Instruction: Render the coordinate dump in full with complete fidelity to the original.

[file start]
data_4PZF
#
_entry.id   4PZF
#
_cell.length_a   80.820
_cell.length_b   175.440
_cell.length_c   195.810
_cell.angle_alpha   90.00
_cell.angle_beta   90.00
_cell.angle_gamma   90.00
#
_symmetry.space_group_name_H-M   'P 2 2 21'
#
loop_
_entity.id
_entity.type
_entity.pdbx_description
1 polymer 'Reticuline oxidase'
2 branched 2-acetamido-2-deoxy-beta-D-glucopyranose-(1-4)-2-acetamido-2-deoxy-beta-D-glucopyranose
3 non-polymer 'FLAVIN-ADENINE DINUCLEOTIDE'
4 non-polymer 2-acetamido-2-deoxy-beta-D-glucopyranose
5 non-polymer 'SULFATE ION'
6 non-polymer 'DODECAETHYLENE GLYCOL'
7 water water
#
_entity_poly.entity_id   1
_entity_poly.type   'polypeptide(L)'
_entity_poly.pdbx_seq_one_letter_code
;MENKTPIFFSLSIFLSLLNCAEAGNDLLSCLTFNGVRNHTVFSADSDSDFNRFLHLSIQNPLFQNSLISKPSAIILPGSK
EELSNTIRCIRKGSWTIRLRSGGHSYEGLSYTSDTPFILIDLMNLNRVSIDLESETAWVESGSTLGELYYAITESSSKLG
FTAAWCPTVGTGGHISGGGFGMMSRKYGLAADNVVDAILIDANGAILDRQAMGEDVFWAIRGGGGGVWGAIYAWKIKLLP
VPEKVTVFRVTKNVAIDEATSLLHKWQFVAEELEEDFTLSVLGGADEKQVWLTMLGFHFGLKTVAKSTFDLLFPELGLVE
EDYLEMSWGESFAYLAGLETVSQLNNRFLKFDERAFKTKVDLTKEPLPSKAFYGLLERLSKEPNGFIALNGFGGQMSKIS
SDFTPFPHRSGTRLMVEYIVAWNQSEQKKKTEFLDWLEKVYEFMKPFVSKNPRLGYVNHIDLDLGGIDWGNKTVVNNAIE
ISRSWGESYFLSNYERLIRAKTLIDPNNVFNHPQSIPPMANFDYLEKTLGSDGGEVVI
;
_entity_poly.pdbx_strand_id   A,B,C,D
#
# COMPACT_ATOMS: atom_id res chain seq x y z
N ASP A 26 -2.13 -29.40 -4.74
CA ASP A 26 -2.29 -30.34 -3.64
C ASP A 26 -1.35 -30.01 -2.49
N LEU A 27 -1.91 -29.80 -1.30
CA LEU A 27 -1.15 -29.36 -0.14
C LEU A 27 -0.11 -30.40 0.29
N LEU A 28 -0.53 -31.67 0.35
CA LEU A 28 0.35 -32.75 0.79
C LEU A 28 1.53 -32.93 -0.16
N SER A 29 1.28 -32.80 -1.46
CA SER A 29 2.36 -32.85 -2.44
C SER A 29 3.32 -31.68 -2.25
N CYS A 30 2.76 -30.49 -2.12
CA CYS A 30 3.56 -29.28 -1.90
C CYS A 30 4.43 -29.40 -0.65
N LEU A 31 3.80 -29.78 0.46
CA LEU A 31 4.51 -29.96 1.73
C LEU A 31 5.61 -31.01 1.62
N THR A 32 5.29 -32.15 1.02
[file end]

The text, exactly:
data_4PZF
#
_entry.id   4PZF
#
_cell.length_a   80.820
_cell.length_b   175.440
_cell.length_c   195.810
_cell.angle_alpha   90.00
_cell.angle_beta   90.00
_cell.angle_gamma   90.00
#
_symmetry.space_group_name_H-M   'P 2 2 21'
#
loop_
_entity.id
_entity.type
_entity.pdbx_description
1 polymer 'Reticuline oxidase'
2 branched 2-acetamido-2-deoxy-beta-D-glucopyranose-(1-4)-2-acetamido-2-deoxy-beta-D-glucopyranose
3 non-polymer 'FLAVIN-ADENINE DINUCLEOTIDE'
4 non-polymer 2-acetamido-2-deoxy-beta-D-glucopyranose
5 non-polymer 'SULFATE ION'
6 non-polymer 'DODECAETHYLENE GLYCOL'
7 water water
#
_entity_poly.entity_id   1
_entity_poly.type   'polypeptide(L)'
_entity_poly.pdbx_seq_one_letter_code
;MENKTPIFFSLSIFLSLLNCAEAGNDLLSCLTFNGVRNHTVFSADSDSDFNRFLHLSIQNPLFQNSLISKPSAIILPGSK
EELSNTIRCIRKGSWTIRLRSGGHSYEGLSYTSDTPFILIDLMNLNRVSIDLESETAWVESGSTLGELYYAITESSSKLG
FTAAWCPTVGTGGHISGGGFGMMSRKYGLAADNVVDAILIDANGAILDRQAMGEDVFWAIRGGGGGVWGAIYAWKIKLLP
VPEKVTVFRVTKNVAIDEATSLLHKWQFVAEELEEDFTLSVLGGADEKQVWLTMLGFHFGLKTVAKSTFDLLFPELGLVE
EDYLEMSWGESFAYLAGLETVSQLNNRFLKFDERAFKTKVDLTKEPLPSKAFYGLLERLSKEPNGFIALNGFGGQMSKIS
SDFTPFPHRSGTRLMVEYIVAWNQSEQKKKTEFLDWLEKVYEFMKPFVSKNPRLGYVNHIDLDLGGIDWGNKTVVNNAIE
ISRSWGESYFLSNYERLIRAKTLIDPNNVFNHPQSIPPMANFDYLEKTLGSDGGEVVI
;
_entity_poly.pdbx_strand_id   A,B,C,D
#
# COMPACT_ATOMS: atom_id res chain seq x y z
N ASP A 26 -2.13 -29.40 -4.74
CA ASP A 26 -2.29 -30.34 -3.64
C ASP A 26 -1.35 -30.01 -2.49
N LEU A 27 -1.91 -29.80 -1.30
CA LEU A 27 -1.15 -29.36 -0.14
C LEU A 27 -0.11 -30.40 0.29
N LEU A 28 -0.53 -31.67 0.35
CA LEU A 28 0.35 -32.75 0.79
C LEU A 28 1.53 -32.93 -0.16
N SER A 29 1.28 -32.80 -1.46
CA SER A 29 2.36 -32.85 -2.44
C SER A 29 3.32 -31.68 -2.25
N CYS A 30 2.76 -30.49 -2.12
CA CYS A 30 3.56 -29.28 -1.90
C CYS A 30 4.43 -29.40 -0.65
N LEU A 31 3.80 -29.78 0.46
CA LEU A 31 4.51 -29.96 1.73
C LEU A 31 5.61 -31.01 1.62
N THR A 32 5.29 -32.15 1.02